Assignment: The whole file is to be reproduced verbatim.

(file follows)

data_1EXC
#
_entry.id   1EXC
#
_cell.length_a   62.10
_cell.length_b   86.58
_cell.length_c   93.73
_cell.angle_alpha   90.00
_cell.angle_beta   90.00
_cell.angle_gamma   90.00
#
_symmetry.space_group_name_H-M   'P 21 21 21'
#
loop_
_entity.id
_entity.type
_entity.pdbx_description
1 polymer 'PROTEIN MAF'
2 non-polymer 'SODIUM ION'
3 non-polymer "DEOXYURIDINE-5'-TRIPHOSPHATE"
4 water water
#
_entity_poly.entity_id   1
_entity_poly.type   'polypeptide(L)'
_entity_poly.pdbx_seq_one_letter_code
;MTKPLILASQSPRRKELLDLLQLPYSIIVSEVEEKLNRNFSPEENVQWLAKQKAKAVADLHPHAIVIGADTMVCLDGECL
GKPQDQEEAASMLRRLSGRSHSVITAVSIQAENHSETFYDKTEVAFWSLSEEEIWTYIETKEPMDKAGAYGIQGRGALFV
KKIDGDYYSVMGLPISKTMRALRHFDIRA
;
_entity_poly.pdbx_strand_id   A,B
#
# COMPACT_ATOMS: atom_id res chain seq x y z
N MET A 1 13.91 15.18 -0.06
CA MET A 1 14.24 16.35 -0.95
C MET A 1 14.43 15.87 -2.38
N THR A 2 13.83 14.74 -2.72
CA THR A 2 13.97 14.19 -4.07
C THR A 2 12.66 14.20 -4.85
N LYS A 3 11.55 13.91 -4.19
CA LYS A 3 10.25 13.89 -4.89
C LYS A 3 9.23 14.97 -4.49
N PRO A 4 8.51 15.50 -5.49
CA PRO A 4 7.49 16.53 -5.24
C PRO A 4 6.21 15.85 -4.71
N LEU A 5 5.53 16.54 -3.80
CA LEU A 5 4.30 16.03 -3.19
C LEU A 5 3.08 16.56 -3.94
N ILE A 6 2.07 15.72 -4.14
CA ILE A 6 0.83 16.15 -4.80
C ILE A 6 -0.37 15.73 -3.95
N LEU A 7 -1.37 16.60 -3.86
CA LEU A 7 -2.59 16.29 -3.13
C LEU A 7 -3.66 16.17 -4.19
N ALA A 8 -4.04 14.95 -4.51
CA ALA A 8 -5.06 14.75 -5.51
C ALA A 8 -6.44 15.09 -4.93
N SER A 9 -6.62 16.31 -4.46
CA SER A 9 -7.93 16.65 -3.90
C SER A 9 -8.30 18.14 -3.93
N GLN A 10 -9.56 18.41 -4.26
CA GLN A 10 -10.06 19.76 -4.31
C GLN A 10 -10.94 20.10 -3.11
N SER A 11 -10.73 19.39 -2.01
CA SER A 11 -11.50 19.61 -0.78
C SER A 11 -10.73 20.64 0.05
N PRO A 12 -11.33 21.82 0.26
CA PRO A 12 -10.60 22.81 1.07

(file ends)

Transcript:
data_1EXC
#
_entry.id   1EXC
#
_cell.length_a   62.10
_cell.length_b   86.58
_cell.length_c   93.73
_cell.angle_alpha   90.00
_cell.angle_beta   90.00
_cell.angle_gamma   90.00
#
_symmetry.space_group_name_H-M   'P 21 21 21'
#
loop_
_entity.id
_entity.type
_entity.pdbx_description
1 polymer 'PROTEIN MAF'
2 non-polymer 'SODIUM ION'
3 non-polymer "DEOXYURIDINE-5'-TRIPHOSPHATE"
4 water water
#
_entity_poly.entity_id   1
_entity_poly.type   'polypeptide(L)'
_entity_poly.pdbx_seq_one_letter_code
;MTKPLILASQSPRRKELLDLLQLPYSIIVSEVEEKLNRNFSPEENVQWLAKQKAKAVADLHPHAIVIGADTMVCLDGECL
GKPQDQEEAASMLRRLSGRSHSVITAVSIQAENHSETFYDKTEVAFWSLSEEEIWTYIETKEPMDKAGAYGIQGRGALFV
KKIDGDYYSVMGLPISKTMRALRHFDIRA
;
_entity_poly.pdbx_strand_id   A,B
#
# COMPACT_ATOMS: atom_id res chain seq x y z
N MET A 1 13.91 15.18 -0.06
CA MET A 1 14.24 16.35 -0.95
C MET A 1 14.43 15.87 -2.38
N THR A 2 13.83 14.74 -2.72
CA THR A 2 13.97 14.19 -4.07
C THR A 2 12.66 14.20 -4.85
N LYS A 3 11.55 13.91 -4.19
CA LYS A 3 10.25 13.89 -4.89
C LYS A 3 9.23 14.97 -4.49
N PRO A 4 8.51 15.50 -5.49
CA PRO A 4 7.49 16.53 -5.24
C PRO A 4 6.21 15.85 -4.71
N LEU A 5 5.53 16.54 -3.80
CA LEU A 5 4.30 16.03 -3.19
C LEU A 5 3.08 16.56 -3.94
N ILE A 6 2.07 15.72 -4.14
CA ILE A 6 0.83 16.15 -4.80
C ILE A 6 -0.37 15.73 -3.95
N LEU A 7 -1.37 16.60 -3.86
CA LEU A 7 -2.59 16.29 -3.13
C LEU A 7 -3.66 16.17 -4.19
N ALA A 8 -4.04 14.95 -4.51
CA ALA A 8 -5.06 14.75 -5.51
C ALA A 8 -6.44 15.09 -4.93
N SER A 9 -6.62 16.31 -4.46
CA SER A 9 -7.93 16.65 -3.90
C SER A 9 -8.30 18.14 -3.93
N GLN A 10 -9.56 18.41 -4.26
CA GLN A 10 -10.06 19.76 -4.31
C GLN A 10 -10.94 20.10 -3.11
N SER A 11 -10.73 19.39 -2.01
CA SER A 11 -11.50 19.61 -0.78
C SER A 11 -10.73 20.64 0.05
N PRO A 12 -11.33 21.82 0.26
CA PRO A 12 -10.60 22.81 1.07